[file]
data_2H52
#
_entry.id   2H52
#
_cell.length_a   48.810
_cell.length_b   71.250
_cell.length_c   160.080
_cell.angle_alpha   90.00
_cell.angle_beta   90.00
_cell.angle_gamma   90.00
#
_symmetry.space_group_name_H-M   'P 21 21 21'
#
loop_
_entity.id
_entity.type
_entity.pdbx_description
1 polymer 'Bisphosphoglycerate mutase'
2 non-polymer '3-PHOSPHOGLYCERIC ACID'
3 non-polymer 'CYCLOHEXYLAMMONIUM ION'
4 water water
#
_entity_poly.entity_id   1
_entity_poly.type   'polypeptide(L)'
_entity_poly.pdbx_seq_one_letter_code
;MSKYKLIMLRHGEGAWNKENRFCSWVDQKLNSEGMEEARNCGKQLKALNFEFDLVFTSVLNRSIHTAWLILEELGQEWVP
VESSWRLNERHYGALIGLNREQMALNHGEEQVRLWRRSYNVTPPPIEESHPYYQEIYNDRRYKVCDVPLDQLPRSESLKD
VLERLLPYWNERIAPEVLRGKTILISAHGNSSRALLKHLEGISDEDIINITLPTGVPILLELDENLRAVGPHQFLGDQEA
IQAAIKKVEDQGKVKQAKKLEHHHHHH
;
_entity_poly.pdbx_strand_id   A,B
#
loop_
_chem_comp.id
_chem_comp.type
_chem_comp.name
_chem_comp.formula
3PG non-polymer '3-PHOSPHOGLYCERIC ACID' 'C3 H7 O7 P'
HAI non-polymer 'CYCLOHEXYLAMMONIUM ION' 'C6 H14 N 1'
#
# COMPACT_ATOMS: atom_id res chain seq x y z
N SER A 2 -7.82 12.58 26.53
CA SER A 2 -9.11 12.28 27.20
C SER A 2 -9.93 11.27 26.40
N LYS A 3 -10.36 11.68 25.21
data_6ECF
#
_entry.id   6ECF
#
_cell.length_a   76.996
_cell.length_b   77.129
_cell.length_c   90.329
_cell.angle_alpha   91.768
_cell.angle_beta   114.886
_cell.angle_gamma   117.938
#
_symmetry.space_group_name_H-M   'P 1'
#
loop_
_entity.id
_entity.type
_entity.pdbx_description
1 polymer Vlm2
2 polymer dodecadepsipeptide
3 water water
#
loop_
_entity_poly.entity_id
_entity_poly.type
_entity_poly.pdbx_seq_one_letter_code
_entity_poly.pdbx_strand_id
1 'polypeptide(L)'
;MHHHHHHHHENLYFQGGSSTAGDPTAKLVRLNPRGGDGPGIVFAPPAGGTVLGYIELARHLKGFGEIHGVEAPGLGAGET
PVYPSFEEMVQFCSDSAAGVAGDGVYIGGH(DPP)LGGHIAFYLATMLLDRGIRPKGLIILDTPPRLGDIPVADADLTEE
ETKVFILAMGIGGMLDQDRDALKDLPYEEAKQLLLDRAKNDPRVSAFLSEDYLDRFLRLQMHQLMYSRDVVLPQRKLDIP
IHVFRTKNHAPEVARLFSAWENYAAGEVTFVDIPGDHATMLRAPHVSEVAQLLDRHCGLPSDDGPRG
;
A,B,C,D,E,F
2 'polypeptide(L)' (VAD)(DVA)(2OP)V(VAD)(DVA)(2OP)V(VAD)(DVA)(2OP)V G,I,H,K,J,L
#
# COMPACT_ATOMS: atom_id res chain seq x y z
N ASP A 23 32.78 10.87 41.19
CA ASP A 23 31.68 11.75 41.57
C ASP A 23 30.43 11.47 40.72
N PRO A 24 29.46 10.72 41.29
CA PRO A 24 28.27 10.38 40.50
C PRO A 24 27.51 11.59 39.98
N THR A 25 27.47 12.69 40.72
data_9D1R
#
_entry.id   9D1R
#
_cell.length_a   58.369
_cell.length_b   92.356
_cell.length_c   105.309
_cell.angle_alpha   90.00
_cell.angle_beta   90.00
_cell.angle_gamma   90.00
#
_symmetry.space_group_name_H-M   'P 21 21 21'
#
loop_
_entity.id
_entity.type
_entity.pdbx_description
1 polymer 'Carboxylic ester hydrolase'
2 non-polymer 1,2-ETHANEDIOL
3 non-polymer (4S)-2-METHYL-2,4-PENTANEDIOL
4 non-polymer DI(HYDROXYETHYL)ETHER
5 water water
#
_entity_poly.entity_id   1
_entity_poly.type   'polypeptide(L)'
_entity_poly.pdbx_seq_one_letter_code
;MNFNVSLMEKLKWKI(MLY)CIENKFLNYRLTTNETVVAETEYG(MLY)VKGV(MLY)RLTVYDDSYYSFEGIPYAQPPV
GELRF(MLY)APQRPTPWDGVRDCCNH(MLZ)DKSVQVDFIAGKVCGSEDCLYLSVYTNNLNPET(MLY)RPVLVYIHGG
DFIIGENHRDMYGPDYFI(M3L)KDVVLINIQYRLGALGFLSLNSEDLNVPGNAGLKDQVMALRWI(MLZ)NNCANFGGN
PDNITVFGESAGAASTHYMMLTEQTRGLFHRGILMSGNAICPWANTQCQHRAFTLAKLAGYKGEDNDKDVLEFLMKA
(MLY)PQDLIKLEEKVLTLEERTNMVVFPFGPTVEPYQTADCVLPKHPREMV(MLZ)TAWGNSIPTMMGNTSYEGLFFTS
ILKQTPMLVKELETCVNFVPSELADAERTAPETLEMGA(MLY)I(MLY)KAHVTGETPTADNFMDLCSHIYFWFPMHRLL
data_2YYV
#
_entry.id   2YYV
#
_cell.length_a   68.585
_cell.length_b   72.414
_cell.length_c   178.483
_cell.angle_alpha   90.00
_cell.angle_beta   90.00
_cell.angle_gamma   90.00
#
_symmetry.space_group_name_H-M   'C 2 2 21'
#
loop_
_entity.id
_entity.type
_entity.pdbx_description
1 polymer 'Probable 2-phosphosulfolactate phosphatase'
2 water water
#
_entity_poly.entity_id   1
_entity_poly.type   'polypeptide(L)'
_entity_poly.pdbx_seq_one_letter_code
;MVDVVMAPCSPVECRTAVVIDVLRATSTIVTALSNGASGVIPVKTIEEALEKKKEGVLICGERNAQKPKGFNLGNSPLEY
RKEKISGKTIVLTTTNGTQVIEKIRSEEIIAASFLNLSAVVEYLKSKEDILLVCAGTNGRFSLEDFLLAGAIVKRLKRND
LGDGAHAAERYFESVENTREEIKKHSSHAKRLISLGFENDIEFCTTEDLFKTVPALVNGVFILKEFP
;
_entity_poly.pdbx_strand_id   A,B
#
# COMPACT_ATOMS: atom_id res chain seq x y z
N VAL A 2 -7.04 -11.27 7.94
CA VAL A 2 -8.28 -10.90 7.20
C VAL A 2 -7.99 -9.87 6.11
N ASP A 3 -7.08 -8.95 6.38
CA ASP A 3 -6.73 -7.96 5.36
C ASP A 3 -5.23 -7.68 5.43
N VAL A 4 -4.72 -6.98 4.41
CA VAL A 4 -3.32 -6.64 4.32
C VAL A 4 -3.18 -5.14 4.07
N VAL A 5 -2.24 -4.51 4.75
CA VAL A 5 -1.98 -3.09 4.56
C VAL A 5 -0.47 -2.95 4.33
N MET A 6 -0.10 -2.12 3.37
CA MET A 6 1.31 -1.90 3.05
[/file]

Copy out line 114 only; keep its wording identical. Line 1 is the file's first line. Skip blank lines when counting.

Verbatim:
_entity_poly.pdbx_seq_one_letter_code